Refugee Council of Australia’s research has shown refugees are being denied their right to citizenship, even after meeting all the requirements set by Government, seemingly because of the mode in which they arrived in Australia. Lead Researcher, Asher Hirsch, talks to the ABC about what appears to be a discriminatory practice, although not an official policy.
The Nauruan government announced earlier this week that it will remove the remaining restrictions on the liberty of the asylum seekers detained there, and process all pending claims for asylum. It initially said it would process the claims in a week, but has since backtracked from that commitment.
Many have claimed that the announcement is a strategic move to undermine a constitutional challenge to Australia’s offshore detention regime, heard by the High Court this week – although the Australian government has denied this. So does the policy change spell the end of the challenge?
While that question can only be answered after the High Court’s decision, the hearings give a hint. The short answer is that the Nauruan government’s announcements have already had a much greater effect in the High Court than on Nauru itself. Continue reading →
This article was originally published on Right Now.
Australia’s asylum policies are not just inhumane, cruel and a violation of international law, they are also ridiculously expensive.
An analysis of last year’s budget found that in the 2014-15 financial year, the Australian Government spent $2.91 billion on detention and compliance-related programs for asylum seekers who arrived in Australia by boat. This includes $912 million spent on detaining people in unsanitary, cramped and deadly offshore detention centres.
It has been welldocumented that the intervention of the Australian Federal Police played a central role in the arrest of the Bali Nine in Indonesia in 2005, ultimately leading to the execution by firing squad of Andrew Chan and Myuran Sukumaran on 29 April 2015. Without the information provided by the AFP – apparently on its own initiative, without a request from Indonesia – the Bali Nine would not have been arrested in Indonesia for their role in attempting to smuggle 8kg of heroin into Australia.
In the days since the executions, much has been made of the changes to the AFP’s guidelines on international co-operation made in 2009, ostensibly to prevent such a travesty occurring again, and the changes made to the Ministerial Direction to the AFP in May 2014, which removed any reference to the death penalty as a reason for withholding cooperation with…
In this age of globalisation, states have attempted to restrict access to asylum through a range of extraterritorial measures that prevent asylum seekers from reaching territorial borders in order to claim asylum. As Gammeltoft-Hansen notes, ‘the last decades have seen a number of policy developments to extend migration control well beyond the borders of the state.’ These measures include carrier controls that place financial penalties on airlines that carry those without a visa, visa and immigration regulations, the use of immigration officers in foreign countries, safe third country arrangements, physical barriers, disruption activities and extraterritorial interception beyond maritime borders.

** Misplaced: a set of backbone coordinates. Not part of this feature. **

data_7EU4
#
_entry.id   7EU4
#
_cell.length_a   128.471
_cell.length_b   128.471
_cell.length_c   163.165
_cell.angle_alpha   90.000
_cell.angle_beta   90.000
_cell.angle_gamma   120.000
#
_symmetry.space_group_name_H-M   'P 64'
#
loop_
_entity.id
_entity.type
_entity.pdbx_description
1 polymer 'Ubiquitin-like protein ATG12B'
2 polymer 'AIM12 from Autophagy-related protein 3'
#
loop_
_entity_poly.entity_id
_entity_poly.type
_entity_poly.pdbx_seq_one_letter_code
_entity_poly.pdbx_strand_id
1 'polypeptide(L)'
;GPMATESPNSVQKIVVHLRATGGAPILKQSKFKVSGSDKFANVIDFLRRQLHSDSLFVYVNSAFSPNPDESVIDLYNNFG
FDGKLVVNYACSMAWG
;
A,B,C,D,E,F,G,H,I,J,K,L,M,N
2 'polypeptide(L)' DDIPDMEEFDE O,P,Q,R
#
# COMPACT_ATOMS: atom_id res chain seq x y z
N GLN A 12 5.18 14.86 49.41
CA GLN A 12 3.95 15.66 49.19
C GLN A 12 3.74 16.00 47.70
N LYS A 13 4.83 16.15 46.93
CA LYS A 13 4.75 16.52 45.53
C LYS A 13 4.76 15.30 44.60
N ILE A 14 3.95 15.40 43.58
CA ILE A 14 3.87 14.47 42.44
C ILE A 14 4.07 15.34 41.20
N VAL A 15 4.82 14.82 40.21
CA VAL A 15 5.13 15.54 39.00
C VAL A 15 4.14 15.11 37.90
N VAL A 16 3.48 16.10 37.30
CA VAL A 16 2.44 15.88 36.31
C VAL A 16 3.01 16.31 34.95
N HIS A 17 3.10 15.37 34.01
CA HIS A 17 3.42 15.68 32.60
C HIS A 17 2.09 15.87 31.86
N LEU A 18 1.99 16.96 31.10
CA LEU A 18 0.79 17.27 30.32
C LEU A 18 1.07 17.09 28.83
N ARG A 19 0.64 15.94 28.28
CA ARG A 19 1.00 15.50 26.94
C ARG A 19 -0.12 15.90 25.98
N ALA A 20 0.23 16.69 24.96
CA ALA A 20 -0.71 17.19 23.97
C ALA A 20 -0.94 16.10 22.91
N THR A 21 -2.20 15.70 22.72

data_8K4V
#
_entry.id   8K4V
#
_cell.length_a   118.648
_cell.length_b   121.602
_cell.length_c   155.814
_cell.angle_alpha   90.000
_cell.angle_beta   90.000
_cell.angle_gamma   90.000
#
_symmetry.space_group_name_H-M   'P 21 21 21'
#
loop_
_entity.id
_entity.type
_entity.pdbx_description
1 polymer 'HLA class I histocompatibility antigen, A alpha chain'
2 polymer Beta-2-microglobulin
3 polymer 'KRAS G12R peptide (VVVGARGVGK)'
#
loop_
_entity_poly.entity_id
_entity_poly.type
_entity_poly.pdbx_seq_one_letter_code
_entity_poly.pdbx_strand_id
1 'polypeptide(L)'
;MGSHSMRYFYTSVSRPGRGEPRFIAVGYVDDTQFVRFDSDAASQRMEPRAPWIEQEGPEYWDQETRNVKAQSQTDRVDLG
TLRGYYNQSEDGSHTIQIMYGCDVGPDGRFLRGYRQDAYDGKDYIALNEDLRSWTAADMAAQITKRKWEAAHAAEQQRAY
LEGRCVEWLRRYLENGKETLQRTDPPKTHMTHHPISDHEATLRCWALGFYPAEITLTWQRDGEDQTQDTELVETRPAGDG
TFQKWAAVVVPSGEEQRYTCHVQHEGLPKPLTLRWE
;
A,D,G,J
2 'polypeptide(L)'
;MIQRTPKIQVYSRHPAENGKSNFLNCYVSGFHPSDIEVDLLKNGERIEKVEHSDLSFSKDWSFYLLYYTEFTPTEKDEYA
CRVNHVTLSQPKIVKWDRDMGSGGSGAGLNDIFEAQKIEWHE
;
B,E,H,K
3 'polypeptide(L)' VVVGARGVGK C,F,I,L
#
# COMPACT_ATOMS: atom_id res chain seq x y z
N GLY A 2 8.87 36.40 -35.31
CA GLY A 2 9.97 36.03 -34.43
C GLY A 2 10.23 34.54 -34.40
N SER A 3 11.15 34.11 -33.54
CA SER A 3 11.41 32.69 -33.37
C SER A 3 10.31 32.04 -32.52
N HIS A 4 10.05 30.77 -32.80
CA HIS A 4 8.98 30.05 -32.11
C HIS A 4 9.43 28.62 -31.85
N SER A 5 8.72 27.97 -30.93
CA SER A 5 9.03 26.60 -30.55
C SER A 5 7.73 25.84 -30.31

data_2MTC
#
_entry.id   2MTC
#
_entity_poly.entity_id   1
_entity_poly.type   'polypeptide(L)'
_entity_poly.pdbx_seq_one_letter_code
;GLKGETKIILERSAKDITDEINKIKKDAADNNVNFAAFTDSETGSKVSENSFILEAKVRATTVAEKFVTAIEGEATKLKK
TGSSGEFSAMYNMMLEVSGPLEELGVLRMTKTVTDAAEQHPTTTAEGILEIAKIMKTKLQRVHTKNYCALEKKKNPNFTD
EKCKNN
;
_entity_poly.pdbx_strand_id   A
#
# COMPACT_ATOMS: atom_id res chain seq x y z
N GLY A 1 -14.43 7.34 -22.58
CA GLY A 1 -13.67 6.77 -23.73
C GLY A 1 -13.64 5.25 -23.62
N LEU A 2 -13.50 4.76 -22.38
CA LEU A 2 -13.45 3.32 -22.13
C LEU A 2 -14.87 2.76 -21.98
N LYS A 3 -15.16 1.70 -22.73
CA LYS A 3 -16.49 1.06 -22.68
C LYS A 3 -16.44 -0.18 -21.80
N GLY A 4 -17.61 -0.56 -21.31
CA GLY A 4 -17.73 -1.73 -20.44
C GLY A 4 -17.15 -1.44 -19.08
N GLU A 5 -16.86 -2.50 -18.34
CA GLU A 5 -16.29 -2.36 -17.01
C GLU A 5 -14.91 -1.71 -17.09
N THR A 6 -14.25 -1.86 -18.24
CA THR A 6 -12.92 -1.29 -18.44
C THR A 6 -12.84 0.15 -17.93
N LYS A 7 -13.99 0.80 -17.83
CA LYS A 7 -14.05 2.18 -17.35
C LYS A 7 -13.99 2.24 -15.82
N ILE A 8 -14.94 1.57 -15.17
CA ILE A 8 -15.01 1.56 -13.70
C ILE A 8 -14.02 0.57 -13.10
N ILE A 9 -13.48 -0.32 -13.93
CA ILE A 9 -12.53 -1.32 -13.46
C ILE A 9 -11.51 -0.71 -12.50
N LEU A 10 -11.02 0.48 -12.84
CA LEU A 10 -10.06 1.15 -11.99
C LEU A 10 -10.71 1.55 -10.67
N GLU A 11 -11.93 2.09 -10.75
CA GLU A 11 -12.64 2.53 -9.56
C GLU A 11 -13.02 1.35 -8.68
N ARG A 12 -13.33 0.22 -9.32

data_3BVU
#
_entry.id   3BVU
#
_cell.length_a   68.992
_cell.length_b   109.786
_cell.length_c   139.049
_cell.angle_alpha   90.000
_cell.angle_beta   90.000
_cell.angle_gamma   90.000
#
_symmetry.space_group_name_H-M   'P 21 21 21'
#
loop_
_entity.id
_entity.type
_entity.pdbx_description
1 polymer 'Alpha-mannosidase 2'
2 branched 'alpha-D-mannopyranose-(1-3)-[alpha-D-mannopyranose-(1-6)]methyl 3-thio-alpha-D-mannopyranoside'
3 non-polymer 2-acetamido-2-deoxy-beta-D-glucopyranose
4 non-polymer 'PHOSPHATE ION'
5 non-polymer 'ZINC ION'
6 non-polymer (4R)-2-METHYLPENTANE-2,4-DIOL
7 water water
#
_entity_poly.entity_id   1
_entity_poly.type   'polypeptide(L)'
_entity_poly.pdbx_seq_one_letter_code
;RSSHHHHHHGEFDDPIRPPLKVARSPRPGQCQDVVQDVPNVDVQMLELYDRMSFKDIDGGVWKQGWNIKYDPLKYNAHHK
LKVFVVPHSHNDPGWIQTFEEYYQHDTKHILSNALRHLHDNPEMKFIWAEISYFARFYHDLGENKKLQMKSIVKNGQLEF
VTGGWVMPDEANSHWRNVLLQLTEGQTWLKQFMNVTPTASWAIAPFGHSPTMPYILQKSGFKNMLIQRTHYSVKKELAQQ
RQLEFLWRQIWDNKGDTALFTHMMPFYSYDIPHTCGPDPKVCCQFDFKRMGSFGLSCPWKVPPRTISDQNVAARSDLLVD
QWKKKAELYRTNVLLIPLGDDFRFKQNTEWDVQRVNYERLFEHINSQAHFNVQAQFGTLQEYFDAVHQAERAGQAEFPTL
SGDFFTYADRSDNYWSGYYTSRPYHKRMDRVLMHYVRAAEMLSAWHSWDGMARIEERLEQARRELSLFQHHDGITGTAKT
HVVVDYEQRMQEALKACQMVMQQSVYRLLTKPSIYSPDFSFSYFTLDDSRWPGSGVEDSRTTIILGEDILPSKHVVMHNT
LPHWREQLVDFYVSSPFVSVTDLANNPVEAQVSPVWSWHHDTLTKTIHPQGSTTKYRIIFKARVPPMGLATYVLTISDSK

It will be shown that while the non-refoulement obligation prevents states from returning people to persecution, torture or inhumane treatment, there is nothing in the Refugees Convention that prohibits states from preventing asylum seekers from entering their territory. As such, a customary international norm is needed in order to protect the right to seek asylum. Through an analysis of current law, state practice and opinio juris, it will be clear that the right to seek asylum has crystallised into a customary international law. Indeed, the significant state practice of admitting and processing asylum seekers, combined with treaty law and declarations of the United Nations General Assembly, cement this right under international law.
States have increasingly attempted to limit the number of people who enter their jurisdiction in order to apply for asylum. Australia leads international practice in the extra-territorialisation of migration control and the increase of border securitisation. In this age of globalisation, many asylum-receiving states have attempted to restrict access to asylum through a range of extraterritorial measures that effectively prevent asylum seekers from reaching territorial borders. As Gammeltoft-Hansen notes, ‘the last decades have seen a number of policy developments to extend migration control well beyond the borders of the state.’ These measures include carrier controls that place financial penalties on airlines that carry those without a visa, visa and immigration regulations, the use of immigration officers in foreign countries, safe third country arrangements, and extraterritorial interception beyond maritime borders. However, rather than regulating migration, these policies have forced those who seek protection to use irregular and unauthorised pathways to find safety. Those who are feeling persecution and conflicts will always be willing to bypass regular channels and risk their lives on dangerous journeys in order to find safety. While worldwide displacement figures have skyrocketed to more than 51 million people, worldwide asylum channels have decreased. As such, in world with increasing demand and shrinking protection, the use irregular migration pathways becomes more sought after than ever.